The Life and Career of David Morrison Employment Litigator

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"One of the biggest [stumbling blocks] that law school doesn't prepare someone for is the ability to juggle multiple matters—to handle client concerns and to be available and accessible at all times," he said. "They teach juggling to the extent that you need to juggle your classes and do well. One of those implicit lessons of law school is how to balance your workload and excel. But translating that into the time management skills on a day-to-day basis as opposed to over the course of semester is very different."

A 1993 cum laude graduate of the University of Michigan Law School, Mr. Morrison is a labor and employment litigator who has handled discrimination, wrongful termination, harassment, and other labor-related cases.

Q: What attracted you to working as an employment attorney?

A: With respect to labor law, it was a combination of litigation and corporate counseling, so that you would be negotiating agreements at the same time as litigating matters in court. You become a more complete lawyer when you're doing both sides of the equation.

Q: What are some of the misconceptions or stereotypes of labor attorneys?

A: Oftentimes you find yourself arguing on the behalf of a company or the employee. You want to avoid allowing yourself to get into the trap where you just make a knee-jerk reaction to arguments. The best way to effectively represent your client is to put on the hat of the other side and give an honest assessment of the strengths and weaknesses of your case.

Some people tend to think of labor lawyers as—well, you represent management or you represent employees, and you're either therefore incredibly conservative and only think one way or incredibly liberal and only think one way. Neither one of those things is true.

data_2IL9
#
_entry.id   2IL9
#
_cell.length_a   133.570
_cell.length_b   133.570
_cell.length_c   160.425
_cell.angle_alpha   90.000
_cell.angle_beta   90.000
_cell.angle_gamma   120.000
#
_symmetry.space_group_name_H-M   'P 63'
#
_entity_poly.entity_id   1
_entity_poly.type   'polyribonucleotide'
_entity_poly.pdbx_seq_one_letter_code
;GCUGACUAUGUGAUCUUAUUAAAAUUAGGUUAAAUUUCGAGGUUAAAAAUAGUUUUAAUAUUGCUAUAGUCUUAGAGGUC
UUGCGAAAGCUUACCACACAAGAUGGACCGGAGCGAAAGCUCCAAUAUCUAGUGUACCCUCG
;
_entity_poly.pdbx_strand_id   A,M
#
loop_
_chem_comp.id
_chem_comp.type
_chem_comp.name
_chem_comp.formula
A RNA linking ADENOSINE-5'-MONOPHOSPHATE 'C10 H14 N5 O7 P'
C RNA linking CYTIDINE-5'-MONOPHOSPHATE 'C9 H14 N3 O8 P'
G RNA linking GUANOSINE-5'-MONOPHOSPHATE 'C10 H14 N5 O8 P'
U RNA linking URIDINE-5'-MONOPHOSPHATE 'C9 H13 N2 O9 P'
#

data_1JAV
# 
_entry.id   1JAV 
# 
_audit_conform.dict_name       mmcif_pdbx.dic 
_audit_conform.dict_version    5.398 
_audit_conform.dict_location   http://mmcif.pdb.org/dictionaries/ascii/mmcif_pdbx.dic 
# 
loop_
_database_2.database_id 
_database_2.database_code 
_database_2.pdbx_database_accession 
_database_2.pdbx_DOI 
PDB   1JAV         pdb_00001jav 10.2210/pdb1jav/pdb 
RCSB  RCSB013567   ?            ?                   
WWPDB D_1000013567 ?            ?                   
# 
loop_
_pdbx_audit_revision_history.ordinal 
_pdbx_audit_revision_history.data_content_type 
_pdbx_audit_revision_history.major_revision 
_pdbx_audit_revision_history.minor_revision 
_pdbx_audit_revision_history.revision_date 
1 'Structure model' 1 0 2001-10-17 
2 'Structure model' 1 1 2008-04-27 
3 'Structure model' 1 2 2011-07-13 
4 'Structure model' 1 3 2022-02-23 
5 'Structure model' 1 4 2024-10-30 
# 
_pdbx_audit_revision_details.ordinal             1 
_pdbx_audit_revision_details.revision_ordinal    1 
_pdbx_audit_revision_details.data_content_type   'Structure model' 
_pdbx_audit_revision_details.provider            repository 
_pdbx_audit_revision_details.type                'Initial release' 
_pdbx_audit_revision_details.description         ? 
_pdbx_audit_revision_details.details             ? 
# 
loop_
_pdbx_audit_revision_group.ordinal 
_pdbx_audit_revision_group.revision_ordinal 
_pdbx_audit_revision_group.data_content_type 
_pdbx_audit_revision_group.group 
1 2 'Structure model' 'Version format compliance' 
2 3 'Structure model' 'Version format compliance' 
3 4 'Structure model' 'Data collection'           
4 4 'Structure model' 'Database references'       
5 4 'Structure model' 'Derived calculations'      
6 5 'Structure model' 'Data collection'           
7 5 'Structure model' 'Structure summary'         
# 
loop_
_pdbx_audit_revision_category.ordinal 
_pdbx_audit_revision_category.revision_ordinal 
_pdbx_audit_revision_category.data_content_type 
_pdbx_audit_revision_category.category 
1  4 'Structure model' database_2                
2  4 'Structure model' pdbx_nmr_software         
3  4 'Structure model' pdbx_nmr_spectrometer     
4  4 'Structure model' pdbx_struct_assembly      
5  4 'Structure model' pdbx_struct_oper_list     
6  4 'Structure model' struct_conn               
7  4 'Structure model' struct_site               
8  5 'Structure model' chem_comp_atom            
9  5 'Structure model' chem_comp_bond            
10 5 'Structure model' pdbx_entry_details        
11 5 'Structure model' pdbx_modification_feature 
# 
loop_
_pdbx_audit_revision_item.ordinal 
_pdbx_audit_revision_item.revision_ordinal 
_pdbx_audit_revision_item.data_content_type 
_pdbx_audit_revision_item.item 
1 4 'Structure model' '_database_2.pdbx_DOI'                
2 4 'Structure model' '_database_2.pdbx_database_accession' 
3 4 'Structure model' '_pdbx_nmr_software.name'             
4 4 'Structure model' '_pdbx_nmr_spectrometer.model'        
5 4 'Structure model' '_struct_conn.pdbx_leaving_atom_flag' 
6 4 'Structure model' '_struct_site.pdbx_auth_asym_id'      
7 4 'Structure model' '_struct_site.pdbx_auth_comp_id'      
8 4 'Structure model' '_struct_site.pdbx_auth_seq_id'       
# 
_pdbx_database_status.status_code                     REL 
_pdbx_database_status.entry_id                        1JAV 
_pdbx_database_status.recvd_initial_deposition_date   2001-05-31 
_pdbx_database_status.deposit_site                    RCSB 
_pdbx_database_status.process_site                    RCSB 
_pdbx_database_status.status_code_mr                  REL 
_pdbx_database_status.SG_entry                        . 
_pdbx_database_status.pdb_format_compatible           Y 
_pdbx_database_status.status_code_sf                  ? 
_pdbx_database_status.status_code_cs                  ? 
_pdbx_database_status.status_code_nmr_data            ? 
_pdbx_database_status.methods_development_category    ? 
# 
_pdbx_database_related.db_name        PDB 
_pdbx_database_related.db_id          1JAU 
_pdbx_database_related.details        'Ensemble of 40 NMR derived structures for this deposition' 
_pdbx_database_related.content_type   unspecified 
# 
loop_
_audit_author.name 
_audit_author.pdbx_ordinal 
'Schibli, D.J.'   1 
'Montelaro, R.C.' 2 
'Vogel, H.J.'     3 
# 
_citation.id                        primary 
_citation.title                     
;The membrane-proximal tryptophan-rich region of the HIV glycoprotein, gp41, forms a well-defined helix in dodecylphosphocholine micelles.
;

Q: What are some other hurdles for new associates?

A: One of the things that young associates have difficulty learning is the need to fully engage on the matters they're working on right away. When you're doing your summer internship with law firms, it tends to be a project-by-project basis: here's my next assignment, and I'll do that and then wait to get another assignment. When you're an associate in a law firm, you need to take ownership of your case—thinking on your own what kind of discovery needs to be done, where do I see this coming out in six months, be putting in the brainpower on case strategy. That's a skill that develops over time. The sooner a new associate develops that skill, the more effective he or she can become.

Q: What was your most humbling moment in law school or as a new lawyer?

A: You just have no idea how well you're going to do. You have all this confidence in yourself, and you go to a school like Michigan, and you're in a room with a whole bunch of other people who graduated with 3.8s and did very well on the LSAT. The first round of exams is probably the most humbling thing. By the time you graduate, hopefully you've figured out what it takes to do "A" work and what represents "B" work because you then apply that in your practice. You really want to try to give "A" work whenever you can.

Certainly when you're practicing, the humbling experiences can be those occasions when you're juggling, when you all of a sudden sit back and say, "Did I think about that issue?" Those are the things that keep lawyers up at night: Oh my gosh! Did I think about this issue when I was making that argument? Oh my gosh! Did I do that in the best way possible? The flip side is you've got to learn how to let it go and do the best job you can and not let it consume your life.

Q: What do you look for when hiring?

A: We look for students who are going to be bright enough to do the job, to be able to walk through complex legal problems, but also with a personality that allows them to comfortably interact with clients, with attorneys in the office. There are plenty of times we get students with great grades who we don't make an offer to because they don't have a personality that will mesh well in the office. And there are times when we see people where the grades aren't good enough even though they have one of the greatest personalities in the world.

Popular tags

David Morrison      Employment Attorney      Labor And Employment Litigator      Labor Attorneys     

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